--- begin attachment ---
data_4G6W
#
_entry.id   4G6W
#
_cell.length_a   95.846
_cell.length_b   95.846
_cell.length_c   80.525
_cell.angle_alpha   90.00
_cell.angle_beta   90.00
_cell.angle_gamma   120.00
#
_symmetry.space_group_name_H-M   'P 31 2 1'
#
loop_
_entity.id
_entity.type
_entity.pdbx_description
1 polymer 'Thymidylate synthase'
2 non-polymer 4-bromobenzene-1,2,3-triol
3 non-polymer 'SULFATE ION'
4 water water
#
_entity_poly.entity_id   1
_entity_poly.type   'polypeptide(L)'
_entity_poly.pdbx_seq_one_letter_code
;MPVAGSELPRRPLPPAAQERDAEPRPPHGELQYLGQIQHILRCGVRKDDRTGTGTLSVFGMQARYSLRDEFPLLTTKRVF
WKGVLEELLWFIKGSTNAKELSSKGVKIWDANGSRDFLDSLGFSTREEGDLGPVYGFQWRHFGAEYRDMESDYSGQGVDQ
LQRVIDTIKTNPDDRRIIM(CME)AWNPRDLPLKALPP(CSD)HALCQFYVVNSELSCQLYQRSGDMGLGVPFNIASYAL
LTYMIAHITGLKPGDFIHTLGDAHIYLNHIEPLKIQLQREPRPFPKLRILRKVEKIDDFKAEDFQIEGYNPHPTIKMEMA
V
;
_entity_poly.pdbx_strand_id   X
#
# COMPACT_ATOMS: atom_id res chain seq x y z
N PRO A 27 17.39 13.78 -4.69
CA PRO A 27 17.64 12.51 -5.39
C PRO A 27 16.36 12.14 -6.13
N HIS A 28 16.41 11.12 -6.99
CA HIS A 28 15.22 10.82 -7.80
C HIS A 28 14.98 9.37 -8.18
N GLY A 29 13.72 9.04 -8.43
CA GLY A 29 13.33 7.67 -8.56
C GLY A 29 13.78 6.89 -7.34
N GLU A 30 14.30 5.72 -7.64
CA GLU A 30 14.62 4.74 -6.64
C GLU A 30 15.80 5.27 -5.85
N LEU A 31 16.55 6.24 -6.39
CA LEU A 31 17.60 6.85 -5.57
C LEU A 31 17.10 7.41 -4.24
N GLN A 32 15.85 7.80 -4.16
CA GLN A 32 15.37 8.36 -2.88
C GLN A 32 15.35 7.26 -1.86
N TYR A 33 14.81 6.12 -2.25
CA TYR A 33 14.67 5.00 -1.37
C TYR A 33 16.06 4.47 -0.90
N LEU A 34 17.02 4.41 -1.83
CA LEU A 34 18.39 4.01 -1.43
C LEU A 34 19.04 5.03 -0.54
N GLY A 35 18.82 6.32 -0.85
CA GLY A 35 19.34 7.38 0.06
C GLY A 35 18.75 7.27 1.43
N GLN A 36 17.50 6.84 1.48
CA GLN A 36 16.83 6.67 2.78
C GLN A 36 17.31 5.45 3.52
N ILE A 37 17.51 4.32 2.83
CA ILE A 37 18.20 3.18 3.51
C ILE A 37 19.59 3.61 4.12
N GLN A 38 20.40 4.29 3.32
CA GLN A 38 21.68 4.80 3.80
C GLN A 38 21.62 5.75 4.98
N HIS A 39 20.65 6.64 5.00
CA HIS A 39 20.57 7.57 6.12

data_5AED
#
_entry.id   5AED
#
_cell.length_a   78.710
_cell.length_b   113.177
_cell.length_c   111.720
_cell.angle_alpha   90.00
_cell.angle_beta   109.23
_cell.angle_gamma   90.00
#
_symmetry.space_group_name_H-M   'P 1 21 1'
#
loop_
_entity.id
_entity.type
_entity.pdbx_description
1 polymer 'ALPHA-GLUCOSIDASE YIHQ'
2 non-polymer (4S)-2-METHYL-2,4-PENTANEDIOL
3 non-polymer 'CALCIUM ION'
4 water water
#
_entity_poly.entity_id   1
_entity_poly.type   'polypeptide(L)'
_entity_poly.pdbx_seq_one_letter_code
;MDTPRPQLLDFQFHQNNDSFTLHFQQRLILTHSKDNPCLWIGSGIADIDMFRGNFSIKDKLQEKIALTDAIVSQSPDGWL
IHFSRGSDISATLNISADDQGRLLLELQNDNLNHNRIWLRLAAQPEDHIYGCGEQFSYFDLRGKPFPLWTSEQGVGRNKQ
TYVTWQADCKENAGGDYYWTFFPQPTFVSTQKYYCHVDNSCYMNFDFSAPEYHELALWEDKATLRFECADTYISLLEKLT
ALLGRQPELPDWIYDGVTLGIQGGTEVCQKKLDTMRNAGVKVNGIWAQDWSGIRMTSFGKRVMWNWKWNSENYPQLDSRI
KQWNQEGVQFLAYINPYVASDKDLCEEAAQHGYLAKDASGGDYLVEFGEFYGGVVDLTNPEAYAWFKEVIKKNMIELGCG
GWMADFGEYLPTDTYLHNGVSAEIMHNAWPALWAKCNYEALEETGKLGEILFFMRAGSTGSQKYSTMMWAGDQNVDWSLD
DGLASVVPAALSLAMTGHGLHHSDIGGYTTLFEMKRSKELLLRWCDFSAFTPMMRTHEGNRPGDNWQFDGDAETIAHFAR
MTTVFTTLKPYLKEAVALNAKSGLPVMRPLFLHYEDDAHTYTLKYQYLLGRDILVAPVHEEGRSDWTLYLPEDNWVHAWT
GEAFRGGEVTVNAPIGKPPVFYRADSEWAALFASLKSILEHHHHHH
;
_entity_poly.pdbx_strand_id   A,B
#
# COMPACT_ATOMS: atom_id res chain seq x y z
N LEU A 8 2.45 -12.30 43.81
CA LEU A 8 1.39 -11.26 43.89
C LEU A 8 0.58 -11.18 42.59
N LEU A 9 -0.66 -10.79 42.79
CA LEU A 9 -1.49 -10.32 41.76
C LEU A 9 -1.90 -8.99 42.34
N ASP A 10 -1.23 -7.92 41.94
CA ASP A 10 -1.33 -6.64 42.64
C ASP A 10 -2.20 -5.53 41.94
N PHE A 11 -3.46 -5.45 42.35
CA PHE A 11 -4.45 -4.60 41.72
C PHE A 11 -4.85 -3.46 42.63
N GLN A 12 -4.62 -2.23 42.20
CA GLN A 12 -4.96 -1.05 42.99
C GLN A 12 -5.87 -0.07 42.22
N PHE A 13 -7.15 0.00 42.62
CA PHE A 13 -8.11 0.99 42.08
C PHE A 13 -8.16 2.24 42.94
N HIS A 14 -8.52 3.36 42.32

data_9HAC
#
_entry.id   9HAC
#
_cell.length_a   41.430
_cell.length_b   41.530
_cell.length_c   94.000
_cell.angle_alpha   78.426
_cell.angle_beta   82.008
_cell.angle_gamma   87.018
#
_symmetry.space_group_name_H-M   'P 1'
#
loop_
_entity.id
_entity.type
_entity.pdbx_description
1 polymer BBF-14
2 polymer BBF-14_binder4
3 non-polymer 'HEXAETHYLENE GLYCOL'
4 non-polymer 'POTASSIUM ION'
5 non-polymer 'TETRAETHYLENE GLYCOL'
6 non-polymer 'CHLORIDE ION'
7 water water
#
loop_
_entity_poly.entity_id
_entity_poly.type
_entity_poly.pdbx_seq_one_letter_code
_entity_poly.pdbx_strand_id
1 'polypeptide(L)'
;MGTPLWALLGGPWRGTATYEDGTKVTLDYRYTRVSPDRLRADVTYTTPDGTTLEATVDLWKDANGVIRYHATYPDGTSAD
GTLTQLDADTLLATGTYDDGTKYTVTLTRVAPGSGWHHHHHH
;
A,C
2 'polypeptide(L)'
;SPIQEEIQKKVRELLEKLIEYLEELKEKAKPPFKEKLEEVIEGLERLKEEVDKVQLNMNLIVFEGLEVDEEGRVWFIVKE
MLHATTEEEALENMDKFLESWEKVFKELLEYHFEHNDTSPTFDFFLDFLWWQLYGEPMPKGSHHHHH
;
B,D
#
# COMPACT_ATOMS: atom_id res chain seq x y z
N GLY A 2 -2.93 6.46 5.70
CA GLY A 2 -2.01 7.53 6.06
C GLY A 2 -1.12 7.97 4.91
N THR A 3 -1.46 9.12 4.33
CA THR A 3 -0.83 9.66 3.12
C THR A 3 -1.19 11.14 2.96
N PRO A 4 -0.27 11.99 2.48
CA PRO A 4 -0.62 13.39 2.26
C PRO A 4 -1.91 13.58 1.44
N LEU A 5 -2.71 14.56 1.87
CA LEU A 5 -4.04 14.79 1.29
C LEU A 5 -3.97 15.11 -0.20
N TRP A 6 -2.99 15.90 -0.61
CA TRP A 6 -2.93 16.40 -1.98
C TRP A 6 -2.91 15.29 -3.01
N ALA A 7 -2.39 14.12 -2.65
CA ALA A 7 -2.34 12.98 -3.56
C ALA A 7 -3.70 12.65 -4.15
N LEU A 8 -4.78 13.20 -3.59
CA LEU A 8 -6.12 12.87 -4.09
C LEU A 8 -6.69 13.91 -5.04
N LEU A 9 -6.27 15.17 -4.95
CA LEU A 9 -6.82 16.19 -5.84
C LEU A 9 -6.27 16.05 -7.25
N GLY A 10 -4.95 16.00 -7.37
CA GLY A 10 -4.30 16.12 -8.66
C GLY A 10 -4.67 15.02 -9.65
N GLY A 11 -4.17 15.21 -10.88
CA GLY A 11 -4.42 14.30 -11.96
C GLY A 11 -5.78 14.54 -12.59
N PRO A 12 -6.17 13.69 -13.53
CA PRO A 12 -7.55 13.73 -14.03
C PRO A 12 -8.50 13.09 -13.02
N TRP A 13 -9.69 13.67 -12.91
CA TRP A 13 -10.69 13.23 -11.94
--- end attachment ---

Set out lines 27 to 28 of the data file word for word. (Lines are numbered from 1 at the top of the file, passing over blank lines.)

WKGVLEELLWFIKGSTNAKELSSKGVKIWDANGSRDFLDSLGFSTREEGDLGPVYGFQWRHFGAEYRDMESDYSGQGVDQ
LQRVIDTIKTNPDDRRIIM(CME)AWNPRDLPLKALPP(CSD)HALCQFYVVNSELSCQLYQRSGDMGLGVPFNIASYAL